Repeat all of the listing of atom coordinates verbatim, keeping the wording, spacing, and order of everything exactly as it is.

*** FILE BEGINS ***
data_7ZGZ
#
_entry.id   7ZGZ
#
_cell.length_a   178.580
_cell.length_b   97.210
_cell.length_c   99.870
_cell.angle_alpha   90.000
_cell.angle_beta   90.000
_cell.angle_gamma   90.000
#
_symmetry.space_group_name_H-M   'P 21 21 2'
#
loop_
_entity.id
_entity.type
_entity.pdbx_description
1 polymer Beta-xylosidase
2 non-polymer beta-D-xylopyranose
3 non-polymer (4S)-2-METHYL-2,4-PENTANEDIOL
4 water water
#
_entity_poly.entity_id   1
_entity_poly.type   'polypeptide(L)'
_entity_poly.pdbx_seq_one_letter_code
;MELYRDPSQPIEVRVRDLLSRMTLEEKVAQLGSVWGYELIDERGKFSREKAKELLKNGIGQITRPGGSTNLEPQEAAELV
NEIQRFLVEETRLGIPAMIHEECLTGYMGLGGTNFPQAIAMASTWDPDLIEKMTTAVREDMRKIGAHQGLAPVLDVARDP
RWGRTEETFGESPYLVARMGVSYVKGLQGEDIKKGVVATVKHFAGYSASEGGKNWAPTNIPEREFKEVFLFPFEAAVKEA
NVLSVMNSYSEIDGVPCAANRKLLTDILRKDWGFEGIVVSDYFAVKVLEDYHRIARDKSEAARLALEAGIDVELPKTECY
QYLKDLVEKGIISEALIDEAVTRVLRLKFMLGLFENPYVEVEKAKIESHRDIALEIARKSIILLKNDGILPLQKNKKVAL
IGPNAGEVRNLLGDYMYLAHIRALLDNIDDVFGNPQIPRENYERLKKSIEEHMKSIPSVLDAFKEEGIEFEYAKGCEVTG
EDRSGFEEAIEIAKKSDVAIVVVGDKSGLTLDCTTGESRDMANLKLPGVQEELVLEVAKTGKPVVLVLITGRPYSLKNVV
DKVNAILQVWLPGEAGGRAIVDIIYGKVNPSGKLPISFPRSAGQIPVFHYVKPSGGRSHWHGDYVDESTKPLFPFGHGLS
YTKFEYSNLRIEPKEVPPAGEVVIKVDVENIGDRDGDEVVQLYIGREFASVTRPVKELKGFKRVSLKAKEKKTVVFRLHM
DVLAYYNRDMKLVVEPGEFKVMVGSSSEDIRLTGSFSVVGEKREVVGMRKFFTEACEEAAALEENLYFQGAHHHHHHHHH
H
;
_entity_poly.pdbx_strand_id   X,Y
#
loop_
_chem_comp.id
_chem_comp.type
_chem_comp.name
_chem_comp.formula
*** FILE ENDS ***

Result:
data_7ZGZ
#
_entry.id   7ZGZ
#
_cell.length_a   178.580
_cell.length_b   97.210
_cell.length_c   99.870
_cell.angle_alpha   90.000
_cell.angle_beta   90.000
_cell.angle_gamma   90.000
#
_symmetry.space_group_name_H-M   'P 21 21 2'
#
loop_
_entity.id
_entity.type
_entity.pdbx_description
1 polymer Beta-xylosidase
2 non-polymer beta-D-xylopyranose
3 non-polymer (4S)-2-METHYL-2,4-PENTANEDIOL
4 water water
#
_entity_poly.entity_id   1
_entity_poly.type   'polypeptide(L)'
_entity_poly.pdbx_seq_one_letter_code
;MELYRDPSQPIEVRVRDLLSRMTLEEKVAQLGSVWGYELIDERGKFSREKAKELLKNGIGQITRPGGSTNLEPQEAAELV
NEIQRFLVEETRLGIPAMIHEECLTGYMGLGGTNFPQAIAMASTWDPDLIEKMTTAVREDMRKIGAHQGLAPVLDVARDP
RWGRTEETFGESPYLVARMGVSYVKGLQGEDIKKGVVATVKHFAGYSASEGGKNWAPTNIPEREFKEVFLFPFEAAVKEA
NVLSVMNSYSEIDGVPCAANRKLLTDILRKDWGFEGIVVSDYFAVKVLEDYHRIARDKSEAARLALEAGIDVELPKTECY
QYLKDLVEKGIISEALIDEAVTRVLRLKFMLGLFENPYVEVEKAKIESHRDIALEIARKSIILLKNDGILPLQKNKKVAL
IGPNAGEVRNLLGDYMYLAHIRALLDNIDDVFGNPQIPRENYERLKKSIEEHMKSIPSVLDAFKEEGIEFEYAKGCEVTG
EDRSGFEEAIEIAKKSDVAIVVVGDKSGLTLDCTTGESRDMANLKLPGVQEELVLEVAKTGKPVVLVLITGRPYSLKNVV
DKVNAILQVWLPGEAGGRAIVDIIYGKVNPSGKLPISFPRSAGQIPVFHYVKPSGGRSHWHGDYVDESTKPLFPFGHGLS
YTKFEYSNLRIEPKEVPPAGEVVIKVDVENIGDRDGDEVVQLYIGREFASVTRPVKELKGFKRVSLKAKEKKTVVFRLHM
DVLAYYNRDMKLVVEPGEFKVMVGSSSEDIRLTGSFSVVGEKREVVGMRKFFTEACEEAAALEENLYFQGAHHHHHHHHH
H
;
_entity_poly.pdbx_strand_id   X,Y
#
loop_
_chem_comp.id
_chem_comp.type
_chem_comp.name
_chem_comp.formula